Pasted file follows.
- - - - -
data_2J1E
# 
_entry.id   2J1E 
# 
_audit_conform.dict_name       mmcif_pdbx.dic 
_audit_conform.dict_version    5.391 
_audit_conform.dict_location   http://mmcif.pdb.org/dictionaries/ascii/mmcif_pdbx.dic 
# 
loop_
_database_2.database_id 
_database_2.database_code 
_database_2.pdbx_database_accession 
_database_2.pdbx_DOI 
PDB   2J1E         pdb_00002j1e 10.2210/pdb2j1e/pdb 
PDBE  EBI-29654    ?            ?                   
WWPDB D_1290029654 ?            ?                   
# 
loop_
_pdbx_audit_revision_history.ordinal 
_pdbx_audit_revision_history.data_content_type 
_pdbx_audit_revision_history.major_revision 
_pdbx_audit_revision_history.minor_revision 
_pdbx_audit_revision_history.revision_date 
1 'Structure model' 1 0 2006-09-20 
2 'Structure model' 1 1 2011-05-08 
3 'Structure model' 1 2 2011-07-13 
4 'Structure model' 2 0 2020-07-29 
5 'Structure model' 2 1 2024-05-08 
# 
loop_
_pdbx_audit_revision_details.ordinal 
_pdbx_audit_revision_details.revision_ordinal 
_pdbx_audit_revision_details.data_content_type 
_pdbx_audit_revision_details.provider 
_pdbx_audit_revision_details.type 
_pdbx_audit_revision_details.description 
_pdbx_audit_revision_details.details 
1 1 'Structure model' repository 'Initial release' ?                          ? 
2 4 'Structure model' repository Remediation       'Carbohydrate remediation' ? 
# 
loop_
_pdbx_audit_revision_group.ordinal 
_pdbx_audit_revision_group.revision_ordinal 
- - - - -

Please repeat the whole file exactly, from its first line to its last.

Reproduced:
data_2J1E
# 
_entry.id   2J1E 
# 
_audit_conform.dict_name       mmcif_pdbx.dic 
_audit_conform.dict_version    5.391 
_audit_conform.dict_location   http://mmcif.pdb.org/dictionaries/ascii/mmcif_pdbx.dic 
# 
loop_
_database_2.database_id 
_database_2.database_code 
_database_2.pdbx_database_accession 
_database_2.pdbx_DOI 
PDB   2J1E         pdb_00002j1e 10.2210/pdb2j1e/pdb 
PDBE  EBI-29654    ?            ?                   
WWPDB D_1290029654 ?            ?                   
# 
loop_
_pdbx_audit_revision_history.ordinal 
_pdbx_audit_revision_history.data_content_type 
_pdbx_audit_revision_history.major_revision 
_pdbx_audit_revision_history.minor_revision 
_pdbx_audit_revision_history.revision_date 
1 'Structure model' 1 0 2006-09-20 
2 'Structure model' 1 1 2011-05-08 
3 'Structure model' 1 2 2011-07-13 
4 'Structure model' 2 0 2020-07-29 
5 'Structure model' 2 1 2024-05-08 
# 
loop_
_pdbx_audit_revision_details.ordinal 
_pdbx_audit_revision_details.revision_ordinal 
_pdbx_audit_revision_details.data_content_type 
_pdbx_audit_revision_details.provider 
_pdbx_audit_revision_details.type 
_pdbx_audit_revision_details.description 
_pdbx_audit_revision_details.details 
1 1 'Structure model' repository 'Initial release' ?                          ? 
2 4 'Structure model' repository Remediation       'Carbohydrate remediation' ? 
# 
loop_
_pdbx_audit_revision_group.ordinal 
_pdbx_audit_revision_group.revision_ordinal 